How mobile is changing SDLC
One of the best things about going to an event like the 2012 Gartner Application Architecture, Development and Integration Summit is the chance to pick the brains of all the Gartner experts. But valuable insights about improving the ALM process or solving the challenges of managing mobile deployments don't just come from the speakers, researchers and analysts. It's often been the experience of TheServerSide.com that the attendees are brimming with just as much pertinent information, and the information they provide is rooted in the real-world experience garnered by working in the trenches of IT. TheServerSide.com was lucky to be able to spend a few minutes with Wellington Aquiare, a solutions architect for New York Life Insurance Co. Wellington has been dealing with the challenge of managing the software development lifecycle of an organization that maintains an impressive, traditional IT infrastructure, while at the same time looking to support mobile and handheld devices as well. What he's discovering is that many of the traditional software development lifecycle (SDLC) techniques and ALM processes that have been used to manage the software development lifecycle in the past are running out of steam when you start to introduce mobile devices that have their eyes on the "big data" systems that are often COBOL- or legacy-based.
By submitting your email address, you agree to receive emails regarding relevant topic offers from TechTarget and its partners. You can withdraw your consent at any time. Contact TechTarget at 275 Grove Street, Newton, MA.
How is mobile deployment and development different?
At the end of Ian Finley's keynote session, entitled "Building mobile into your application strategy," Aquiare challenged Ian on how the SDLC fits into the mobile application development landscape; after all, mobile deployment is different and unique. Ian confirmed what Wellington suspected: A traditional waterfall lifecycle methodology and ALM process doesn't always translate into the mobile sphere. But does that mean that the mobile sphere must go Agile if anything is ever going to get accomplished? And how does this apply to the entire scope of the application lifecycle, from design through continuous deployment, one iteration after another?
You can't ignore legacy
Wellington made an interesting point about how mobile solutions require a different type of discussion when compared with Web development and client-server development, which is a reality that many speakers and prognosticators seem to be avoiding. As a solutions architect, he's used to getting together in a room with business customers, designers and service providers with the goal of rapid deployment in mind. The developers who service legacy apps written in languages like COBOL don't have a seat at the table. But shouldn't they?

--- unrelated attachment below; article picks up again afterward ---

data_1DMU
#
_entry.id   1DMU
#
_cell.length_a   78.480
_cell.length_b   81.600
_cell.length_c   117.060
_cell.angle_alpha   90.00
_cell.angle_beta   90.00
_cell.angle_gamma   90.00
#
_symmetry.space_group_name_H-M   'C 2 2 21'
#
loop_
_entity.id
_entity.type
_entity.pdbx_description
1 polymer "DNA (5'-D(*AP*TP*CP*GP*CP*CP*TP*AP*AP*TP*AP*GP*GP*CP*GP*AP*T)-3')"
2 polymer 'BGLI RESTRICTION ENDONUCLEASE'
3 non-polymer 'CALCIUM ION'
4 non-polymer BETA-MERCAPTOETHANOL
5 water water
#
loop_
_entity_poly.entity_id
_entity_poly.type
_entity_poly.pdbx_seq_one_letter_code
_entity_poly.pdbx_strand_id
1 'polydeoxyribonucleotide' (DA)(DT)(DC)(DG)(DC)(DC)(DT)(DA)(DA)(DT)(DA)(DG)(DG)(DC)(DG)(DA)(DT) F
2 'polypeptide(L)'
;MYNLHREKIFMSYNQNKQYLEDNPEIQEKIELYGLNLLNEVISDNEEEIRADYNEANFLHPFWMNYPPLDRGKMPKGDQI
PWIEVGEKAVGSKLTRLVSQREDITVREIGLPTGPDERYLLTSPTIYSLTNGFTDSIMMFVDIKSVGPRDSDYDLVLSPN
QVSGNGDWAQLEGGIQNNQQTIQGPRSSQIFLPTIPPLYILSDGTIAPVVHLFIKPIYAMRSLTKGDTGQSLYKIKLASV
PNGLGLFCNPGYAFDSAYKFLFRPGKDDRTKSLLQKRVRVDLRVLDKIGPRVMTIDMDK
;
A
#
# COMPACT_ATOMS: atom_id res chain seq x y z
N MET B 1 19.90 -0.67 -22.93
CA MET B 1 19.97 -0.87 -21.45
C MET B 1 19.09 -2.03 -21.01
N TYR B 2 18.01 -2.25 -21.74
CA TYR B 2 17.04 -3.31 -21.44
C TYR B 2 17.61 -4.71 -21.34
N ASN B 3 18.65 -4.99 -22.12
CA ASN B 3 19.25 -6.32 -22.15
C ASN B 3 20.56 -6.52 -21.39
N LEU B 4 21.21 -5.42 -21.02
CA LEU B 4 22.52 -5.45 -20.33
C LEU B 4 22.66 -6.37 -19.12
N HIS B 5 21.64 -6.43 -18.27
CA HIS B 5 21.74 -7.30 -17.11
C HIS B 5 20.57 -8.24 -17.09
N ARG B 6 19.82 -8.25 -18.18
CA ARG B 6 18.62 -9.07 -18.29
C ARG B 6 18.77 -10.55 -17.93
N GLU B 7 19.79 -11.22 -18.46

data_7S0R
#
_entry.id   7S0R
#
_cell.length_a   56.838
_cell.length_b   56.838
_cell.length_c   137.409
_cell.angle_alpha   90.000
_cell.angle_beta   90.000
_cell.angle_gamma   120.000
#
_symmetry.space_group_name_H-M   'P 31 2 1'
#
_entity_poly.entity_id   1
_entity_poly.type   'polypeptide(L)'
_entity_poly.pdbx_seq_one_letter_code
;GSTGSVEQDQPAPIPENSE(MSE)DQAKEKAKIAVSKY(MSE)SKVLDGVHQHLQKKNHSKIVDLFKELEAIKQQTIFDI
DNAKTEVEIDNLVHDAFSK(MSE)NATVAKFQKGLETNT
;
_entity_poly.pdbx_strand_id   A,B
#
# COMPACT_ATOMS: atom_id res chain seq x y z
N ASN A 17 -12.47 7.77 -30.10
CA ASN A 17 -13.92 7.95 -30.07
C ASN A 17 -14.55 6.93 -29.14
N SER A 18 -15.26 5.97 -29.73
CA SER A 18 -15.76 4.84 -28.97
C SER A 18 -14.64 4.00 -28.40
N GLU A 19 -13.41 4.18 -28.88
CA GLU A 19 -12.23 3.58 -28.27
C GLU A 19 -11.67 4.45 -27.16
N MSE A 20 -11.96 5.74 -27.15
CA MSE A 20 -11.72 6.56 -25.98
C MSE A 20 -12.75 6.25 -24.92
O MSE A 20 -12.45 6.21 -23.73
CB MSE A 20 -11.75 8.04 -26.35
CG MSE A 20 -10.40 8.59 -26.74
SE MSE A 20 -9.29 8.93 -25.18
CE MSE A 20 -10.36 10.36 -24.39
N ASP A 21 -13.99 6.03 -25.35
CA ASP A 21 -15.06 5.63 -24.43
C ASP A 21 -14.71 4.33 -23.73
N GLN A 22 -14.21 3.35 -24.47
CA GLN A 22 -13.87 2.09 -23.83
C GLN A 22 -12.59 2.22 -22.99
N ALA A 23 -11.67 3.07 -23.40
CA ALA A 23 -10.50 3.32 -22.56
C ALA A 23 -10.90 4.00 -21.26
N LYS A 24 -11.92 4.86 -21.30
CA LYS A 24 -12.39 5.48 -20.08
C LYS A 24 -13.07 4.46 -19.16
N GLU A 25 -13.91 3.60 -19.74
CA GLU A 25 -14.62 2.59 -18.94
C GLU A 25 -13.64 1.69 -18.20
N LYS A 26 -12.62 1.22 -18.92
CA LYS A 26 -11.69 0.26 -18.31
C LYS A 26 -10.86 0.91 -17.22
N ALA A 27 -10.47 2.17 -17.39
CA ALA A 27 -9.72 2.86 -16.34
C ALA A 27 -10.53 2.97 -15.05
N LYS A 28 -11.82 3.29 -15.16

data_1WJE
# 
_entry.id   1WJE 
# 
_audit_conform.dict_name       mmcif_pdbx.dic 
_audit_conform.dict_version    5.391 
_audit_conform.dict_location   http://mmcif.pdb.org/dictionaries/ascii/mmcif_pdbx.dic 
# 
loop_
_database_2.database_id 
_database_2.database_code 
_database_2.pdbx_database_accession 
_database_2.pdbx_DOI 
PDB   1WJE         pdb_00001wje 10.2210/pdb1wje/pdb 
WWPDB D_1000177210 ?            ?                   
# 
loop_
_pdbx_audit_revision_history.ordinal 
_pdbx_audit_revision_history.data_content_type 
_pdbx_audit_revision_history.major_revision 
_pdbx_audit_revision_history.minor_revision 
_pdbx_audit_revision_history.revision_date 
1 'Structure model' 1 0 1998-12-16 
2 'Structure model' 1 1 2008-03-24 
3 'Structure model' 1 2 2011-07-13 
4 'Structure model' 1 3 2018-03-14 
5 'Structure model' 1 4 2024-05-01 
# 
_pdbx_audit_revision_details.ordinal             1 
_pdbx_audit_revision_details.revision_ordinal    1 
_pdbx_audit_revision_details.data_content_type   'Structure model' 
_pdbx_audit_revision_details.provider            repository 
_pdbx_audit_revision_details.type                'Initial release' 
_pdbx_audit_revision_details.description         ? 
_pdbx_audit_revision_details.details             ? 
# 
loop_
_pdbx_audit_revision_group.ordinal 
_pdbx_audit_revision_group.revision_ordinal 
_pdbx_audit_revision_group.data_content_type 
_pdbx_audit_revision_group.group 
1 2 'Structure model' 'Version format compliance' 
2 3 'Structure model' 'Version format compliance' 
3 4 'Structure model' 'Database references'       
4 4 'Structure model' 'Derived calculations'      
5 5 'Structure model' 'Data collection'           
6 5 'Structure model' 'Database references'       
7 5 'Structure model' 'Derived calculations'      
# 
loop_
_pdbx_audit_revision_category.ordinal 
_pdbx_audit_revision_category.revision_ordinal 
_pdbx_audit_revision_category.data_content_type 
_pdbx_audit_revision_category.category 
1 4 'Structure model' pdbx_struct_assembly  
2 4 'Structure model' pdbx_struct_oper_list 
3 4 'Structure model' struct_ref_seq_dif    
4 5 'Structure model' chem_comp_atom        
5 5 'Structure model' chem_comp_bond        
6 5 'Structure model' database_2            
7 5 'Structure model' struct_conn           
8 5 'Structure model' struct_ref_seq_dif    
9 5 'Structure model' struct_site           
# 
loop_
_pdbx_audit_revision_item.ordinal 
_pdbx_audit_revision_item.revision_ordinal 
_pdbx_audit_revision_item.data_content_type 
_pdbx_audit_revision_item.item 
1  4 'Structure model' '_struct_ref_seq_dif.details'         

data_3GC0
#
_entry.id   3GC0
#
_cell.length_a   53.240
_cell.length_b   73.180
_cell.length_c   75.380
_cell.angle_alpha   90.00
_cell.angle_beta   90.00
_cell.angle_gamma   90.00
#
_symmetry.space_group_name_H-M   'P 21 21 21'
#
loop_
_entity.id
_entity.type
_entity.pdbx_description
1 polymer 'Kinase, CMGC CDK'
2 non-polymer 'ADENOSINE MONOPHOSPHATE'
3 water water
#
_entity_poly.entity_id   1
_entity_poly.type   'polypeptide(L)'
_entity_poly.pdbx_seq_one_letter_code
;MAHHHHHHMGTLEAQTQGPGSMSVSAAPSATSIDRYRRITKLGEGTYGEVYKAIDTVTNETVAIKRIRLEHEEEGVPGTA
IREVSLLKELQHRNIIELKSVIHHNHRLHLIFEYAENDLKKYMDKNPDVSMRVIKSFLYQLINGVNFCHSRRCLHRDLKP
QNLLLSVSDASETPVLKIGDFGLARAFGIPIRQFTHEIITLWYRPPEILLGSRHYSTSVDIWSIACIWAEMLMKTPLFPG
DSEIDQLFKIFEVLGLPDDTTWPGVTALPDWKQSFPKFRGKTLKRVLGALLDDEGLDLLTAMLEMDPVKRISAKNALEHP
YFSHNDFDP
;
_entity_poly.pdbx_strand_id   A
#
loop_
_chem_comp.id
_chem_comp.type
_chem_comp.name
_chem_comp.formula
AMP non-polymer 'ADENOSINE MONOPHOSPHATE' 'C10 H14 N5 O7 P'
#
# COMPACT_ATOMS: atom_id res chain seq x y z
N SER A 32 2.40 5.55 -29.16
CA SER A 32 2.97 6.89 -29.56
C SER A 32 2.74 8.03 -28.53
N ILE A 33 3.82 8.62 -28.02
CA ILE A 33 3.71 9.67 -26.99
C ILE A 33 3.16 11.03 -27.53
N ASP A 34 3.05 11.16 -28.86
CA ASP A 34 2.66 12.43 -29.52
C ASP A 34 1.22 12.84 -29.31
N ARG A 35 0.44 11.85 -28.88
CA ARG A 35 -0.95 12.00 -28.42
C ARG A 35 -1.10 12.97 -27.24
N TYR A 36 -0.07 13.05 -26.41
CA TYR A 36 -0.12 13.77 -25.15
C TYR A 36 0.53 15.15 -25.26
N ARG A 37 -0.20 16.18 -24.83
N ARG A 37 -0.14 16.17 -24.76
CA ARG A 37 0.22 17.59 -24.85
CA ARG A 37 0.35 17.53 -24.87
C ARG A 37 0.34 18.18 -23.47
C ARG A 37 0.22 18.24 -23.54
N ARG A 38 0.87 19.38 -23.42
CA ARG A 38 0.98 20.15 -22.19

The fact is that these are the engineers who are responsible for your big data and "big content" in many situations. If you want to get at that information, they have to be brought into the conversation at the design phase of the SDLC. It's critical for integrating your data with your mobile apps. Since mobile plays a crucial role in leveraging embedded analytics and business intelligence, two other facets of technology that touch big data, leaving out your legacy experts isn't penny-wise, but it is pound-foolish.
Building a winning mobile team is tough
Furthermore, one of the more significant challenges facing Aquiare and other high-level solution architects in New York is finding the talent they require to staff the projects that work with the latest mobile technologies. Not having the right people in place makes any SDLC strategy a bigger challenge to fulfill than it should be. The Web development skill set is not identical to the mobile development skill set. Even the smartest Web developers aren't ready to take on a mobile project out of the gate. They need to build a foundation of skills in the mobile space first, and that core of knowledge is difficult to come by.
In the end, it's people like Aquiare who are driving forward the mobile development space by actually dealing with and addressing the challenges of the mobile space that developers encounter on a daily basis. While moving through uncharted territory, working with new technology and discovering solutions through trial and error is certainly a challenge; it's good to know that people like Wellington are at the forefront of the mobile game, solving problems today that many of us will encounter in the future.